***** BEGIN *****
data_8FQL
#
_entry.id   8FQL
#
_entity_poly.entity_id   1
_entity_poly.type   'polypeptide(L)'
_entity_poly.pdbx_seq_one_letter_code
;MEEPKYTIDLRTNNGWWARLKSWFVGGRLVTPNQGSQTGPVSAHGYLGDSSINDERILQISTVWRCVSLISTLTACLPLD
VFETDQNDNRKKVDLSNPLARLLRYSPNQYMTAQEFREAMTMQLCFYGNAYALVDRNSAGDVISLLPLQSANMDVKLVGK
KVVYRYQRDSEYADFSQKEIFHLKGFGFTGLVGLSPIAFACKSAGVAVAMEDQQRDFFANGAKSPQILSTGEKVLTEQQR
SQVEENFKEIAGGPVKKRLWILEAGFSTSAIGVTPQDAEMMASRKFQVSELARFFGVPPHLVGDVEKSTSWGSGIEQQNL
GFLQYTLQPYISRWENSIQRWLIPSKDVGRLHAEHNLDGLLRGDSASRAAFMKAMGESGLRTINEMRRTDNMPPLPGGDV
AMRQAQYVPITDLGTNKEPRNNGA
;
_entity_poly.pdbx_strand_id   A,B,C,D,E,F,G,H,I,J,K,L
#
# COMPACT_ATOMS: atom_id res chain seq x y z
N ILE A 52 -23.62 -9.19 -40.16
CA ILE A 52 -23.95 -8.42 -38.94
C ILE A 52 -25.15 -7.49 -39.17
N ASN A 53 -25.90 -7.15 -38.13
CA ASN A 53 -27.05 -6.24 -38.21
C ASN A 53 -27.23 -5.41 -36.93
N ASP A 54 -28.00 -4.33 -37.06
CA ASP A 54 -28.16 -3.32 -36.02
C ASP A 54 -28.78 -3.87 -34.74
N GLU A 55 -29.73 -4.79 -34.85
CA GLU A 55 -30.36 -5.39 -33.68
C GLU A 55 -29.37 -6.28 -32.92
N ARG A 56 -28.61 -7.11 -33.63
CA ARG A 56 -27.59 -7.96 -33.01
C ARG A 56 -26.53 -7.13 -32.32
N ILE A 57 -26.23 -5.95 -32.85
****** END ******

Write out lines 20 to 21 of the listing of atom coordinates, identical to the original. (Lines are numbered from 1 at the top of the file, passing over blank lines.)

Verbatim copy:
C ILE A 52 -25.15 -7.49 -39.17
N ASN A 53 -25.90 -7.15 -38.13